Patients’ expectations of Chaplains: What you need to know.

“What do patients expect of Chaplains?” This question was posed to me at a volunteer training event. At first, I thought it was a simple question to answer and because I was the speaker fielding questions, I proposed a few simple answers: kindness, respect, listening skills, no preaching, and expertise in matters religious and spiritual. I felt those were too simple, so I did a little exploration. From the Family Satisfaction Surveys in the Deyta reports, I analyzed the Positive Comments to find out more information. The Negative Comments gave no insight. Keep in mind, the family members received the Family Satisfaction Survey within a month of the death of their loved one. Here is a list of descriptors family caregivers used to describe their experience with hospice. The List—You will notice that I pulled together quite a number of descriptors as they were very similar in meaning. 1. By far, the number of times the following words were used were the most frequent: loving, nurturing, kind, respectful, considerate, warm, understanding, great help, gentle, comforting, sensitive, thoughtful, humane, patient, companionship, soothing, sent by God. Without question these attributes of the hospice team were valued far more than any of our expertise or clinical skill. These people had the expectation that we conveyed to them that were important to us, that they mattered. 2. Coming in second place in numbers of times used were these words: great, marvelous, wonderful, awesome, best, super, terrific, outstanding, incredible, exceptional, excellent. All of us like to hear these words said of us, but think about it...these words are filled with affirmation and energy! We met all of their expectations and in the midst of their grief they were able to find the words to express their positive emotions. 3. A very distant third were words used to describe clinical skills: expertise, professional, knowledgeable, skilled, informative. My sense is that it was assumed that the physicians and nurses, social workers, chaplains, home health aides, volunteer specialists, and bereavement counselors were all well trained and could do their jobs. It wasn’t the skills that mattered most it was how they went about using their skills that did. So, how do these positive words inform your hospice chaplaincy? Will you do something differently than you have been as a result? If so, what? What did you gain from this?

What our patients face …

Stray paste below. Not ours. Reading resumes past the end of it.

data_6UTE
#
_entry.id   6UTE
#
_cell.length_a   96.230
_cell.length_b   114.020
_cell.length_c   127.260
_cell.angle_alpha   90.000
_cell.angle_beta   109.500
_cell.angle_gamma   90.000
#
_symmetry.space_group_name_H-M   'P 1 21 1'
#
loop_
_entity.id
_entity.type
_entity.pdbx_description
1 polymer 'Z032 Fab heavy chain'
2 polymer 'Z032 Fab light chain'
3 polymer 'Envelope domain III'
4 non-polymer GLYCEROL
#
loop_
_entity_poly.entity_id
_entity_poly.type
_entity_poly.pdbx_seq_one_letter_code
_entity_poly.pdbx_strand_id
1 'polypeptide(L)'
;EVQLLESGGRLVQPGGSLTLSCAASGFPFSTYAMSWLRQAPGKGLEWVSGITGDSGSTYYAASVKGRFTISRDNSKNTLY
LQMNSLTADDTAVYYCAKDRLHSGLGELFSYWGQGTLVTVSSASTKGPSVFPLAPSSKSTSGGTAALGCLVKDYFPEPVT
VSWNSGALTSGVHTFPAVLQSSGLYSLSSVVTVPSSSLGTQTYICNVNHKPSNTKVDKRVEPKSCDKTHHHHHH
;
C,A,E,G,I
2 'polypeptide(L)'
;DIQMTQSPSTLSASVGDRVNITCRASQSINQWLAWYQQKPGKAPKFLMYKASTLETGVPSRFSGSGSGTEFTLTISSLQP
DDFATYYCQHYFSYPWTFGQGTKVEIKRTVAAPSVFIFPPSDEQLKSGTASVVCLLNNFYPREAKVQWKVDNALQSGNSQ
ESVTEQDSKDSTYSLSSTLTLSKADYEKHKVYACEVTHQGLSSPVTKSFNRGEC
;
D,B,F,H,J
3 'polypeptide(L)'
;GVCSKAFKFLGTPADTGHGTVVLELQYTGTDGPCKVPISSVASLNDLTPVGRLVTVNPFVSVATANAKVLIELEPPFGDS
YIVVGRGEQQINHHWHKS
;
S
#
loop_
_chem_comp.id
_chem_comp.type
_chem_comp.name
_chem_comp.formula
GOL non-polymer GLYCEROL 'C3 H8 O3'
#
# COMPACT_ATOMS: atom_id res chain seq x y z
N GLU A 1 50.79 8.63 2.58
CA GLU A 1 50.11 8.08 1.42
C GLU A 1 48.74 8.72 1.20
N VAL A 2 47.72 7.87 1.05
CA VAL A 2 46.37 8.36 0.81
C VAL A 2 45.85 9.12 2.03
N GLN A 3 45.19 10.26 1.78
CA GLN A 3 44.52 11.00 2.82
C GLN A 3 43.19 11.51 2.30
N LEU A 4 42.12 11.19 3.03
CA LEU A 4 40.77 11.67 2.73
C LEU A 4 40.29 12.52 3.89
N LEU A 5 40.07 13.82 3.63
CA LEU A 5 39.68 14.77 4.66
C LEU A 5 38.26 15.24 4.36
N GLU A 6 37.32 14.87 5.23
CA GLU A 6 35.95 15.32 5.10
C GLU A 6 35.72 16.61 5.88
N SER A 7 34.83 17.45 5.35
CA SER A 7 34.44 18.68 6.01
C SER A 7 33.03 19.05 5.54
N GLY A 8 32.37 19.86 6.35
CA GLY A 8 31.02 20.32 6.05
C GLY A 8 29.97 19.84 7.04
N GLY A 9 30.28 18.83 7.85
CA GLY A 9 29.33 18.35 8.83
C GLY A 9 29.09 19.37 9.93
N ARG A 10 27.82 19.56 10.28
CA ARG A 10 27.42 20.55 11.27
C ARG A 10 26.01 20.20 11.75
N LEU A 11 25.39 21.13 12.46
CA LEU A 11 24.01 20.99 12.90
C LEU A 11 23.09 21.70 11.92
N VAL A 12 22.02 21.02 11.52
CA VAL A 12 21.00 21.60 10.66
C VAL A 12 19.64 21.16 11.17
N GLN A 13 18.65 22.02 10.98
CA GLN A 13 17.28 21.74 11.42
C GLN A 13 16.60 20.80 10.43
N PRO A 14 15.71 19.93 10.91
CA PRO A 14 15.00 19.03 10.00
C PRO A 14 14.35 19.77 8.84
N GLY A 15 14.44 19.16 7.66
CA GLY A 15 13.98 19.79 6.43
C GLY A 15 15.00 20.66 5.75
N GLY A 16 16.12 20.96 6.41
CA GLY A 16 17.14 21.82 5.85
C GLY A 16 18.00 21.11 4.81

I read a sign that went something like this: “Remember, dealing with death is an everyday thing for us, but for our patients it is their first time.” Do we know what the patient has been through? What is a ‘day-in-the-life-of’ our patient? What have been this patient’s experiences in the healthcare system? What do we really know about this patient? How do the previous questions inform your chaplaincy? I ask because in too many conversations with chaplains I get a queasy feeling that a one size fits all approach to spiritual is being used. That simply won’t cut if for excellence in spiritual care. Please listen carefully to the results of a compelling study conducted by Julia Overturf Johnson, BSN, MA, Daniel P. Sulmasy, OFM, MD, PhD, and Marie T. Nolan, PhD, RN titled, “Patients’ Experiences of Being a Burden on Family in Terminal Illness”, found in The Journal of Hospice and Palliative Nursing. September 2007; 9(5): 264–269. “An under-recognized aspect of care burden at the end of life is how dying persons experience and manage the fear of being a burden on their families. This burden can have emotional, physical, social, and financial aspects. Patients with terminal illnesses face grief and fear not only for their own future but also for their families’ future. These concerns over how their illness will affect their loved ones may influence how they seek care, what decisions they make about their care, and even how they experience dying. The purpose of this study was to further explore the concept of fear of being a burden on family from the perspective of the person in the terminal stage of illness.” My experiences as a field Chaplain attest to the validity of this finding. I recall a nursing home patient with a short while to live shared with me that she would be glad when her life ended so that she would no longer be a burden to her daughter. We explored those feelings a bit. My sense was her statement was not couched in terms of self-pity or depressed mood, but out of a sense of reality. Her daughter’s life was negatively impacted by her illness and the sooner her life could end the better. She was ready to die she said. In another case, the emotions of a husband erupted when he learned that his wife could no longer care for him at home and the option his wife had was to place him in a facility. His worst fears were realized. He was so great a burden that he was “put away.” How do these two episodes in real life inform a Chaplain’s spiritual caregiving? To the patient? To the caregiver? Herein lies another attribute that sets the hospice chaplaincy apart. The hospice chaplain develops a trusting relationship with the patient and family so these fears can find a place in conversation. And, in finding that place they are not diminished, marginalized, or ignored (perhaps a better word would be ‘missed’) by the attentively listening Chaplain. The Chaplain hears the pain, the wounded-ness, the grief the patient is expressing and applies soothing spiritual counsel to the wound. It takes skilled listening, mature understanding, and wise words to assist these persons through their journey of feeling like a burden.